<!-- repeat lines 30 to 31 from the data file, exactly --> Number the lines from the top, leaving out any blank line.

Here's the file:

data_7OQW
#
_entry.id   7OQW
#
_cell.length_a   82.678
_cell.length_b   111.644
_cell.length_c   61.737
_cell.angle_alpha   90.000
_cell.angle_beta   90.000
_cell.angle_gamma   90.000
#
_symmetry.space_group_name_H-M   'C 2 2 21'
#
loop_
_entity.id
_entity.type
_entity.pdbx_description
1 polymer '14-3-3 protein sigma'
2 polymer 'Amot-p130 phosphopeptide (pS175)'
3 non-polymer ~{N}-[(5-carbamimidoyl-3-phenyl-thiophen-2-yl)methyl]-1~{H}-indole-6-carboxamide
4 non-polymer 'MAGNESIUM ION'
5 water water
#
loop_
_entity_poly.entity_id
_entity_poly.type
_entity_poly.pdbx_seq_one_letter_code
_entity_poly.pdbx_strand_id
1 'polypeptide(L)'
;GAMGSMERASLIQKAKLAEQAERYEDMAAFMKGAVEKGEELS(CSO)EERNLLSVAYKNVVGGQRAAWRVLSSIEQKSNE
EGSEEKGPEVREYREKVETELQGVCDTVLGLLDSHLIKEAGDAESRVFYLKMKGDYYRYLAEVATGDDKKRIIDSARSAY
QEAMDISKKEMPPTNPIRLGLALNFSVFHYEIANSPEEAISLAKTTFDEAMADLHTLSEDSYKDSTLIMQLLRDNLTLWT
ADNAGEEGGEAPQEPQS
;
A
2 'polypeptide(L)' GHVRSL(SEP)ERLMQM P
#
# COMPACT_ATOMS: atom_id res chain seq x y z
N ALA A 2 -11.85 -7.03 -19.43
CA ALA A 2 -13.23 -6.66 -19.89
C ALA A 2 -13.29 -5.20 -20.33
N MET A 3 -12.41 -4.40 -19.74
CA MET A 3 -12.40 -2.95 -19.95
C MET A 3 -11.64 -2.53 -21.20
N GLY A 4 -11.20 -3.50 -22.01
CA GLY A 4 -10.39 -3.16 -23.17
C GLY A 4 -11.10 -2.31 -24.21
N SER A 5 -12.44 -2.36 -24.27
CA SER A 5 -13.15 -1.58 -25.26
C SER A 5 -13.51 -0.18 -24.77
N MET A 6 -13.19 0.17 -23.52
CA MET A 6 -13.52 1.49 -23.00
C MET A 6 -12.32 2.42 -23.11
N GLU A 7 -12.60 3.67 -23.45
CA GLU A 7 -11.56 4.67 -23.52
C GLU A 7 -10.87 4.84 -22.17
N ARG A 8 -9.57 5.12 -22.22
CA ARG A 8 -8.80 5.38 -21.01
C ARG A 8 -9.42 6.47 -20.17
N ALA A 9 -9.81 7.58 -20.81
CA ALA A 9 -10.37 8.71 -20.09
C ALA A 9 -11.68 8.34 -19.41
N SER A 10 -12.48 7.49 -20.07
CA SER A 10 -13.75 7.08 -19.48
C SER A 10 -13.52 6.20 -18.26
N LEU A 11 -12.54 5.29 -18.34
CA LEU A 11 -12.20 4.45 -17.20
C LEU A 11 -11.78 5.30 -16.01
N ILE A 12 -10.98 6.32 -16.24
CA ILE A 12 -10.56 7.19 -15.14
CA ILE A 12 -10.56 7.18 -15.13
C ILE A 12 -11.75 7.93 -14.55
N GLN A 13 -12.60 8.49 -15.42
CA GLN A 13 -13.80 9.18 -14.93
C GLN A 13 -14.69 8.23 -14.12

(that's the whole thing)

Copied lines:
;GAMGSMERASLIQKAKLAEQAERYEDMAAFMKGAVEKGEELS(CSO)EERNLLSVAYKNVVGGQRAAWRVLSSIEQKSNE
EGSEEKGPEVREYREKVETELQGVCDTVLGLLDSHLIKEAGDAESRVFYLKMKGDYYRYLAEVATGDDKKRIIDSARSAY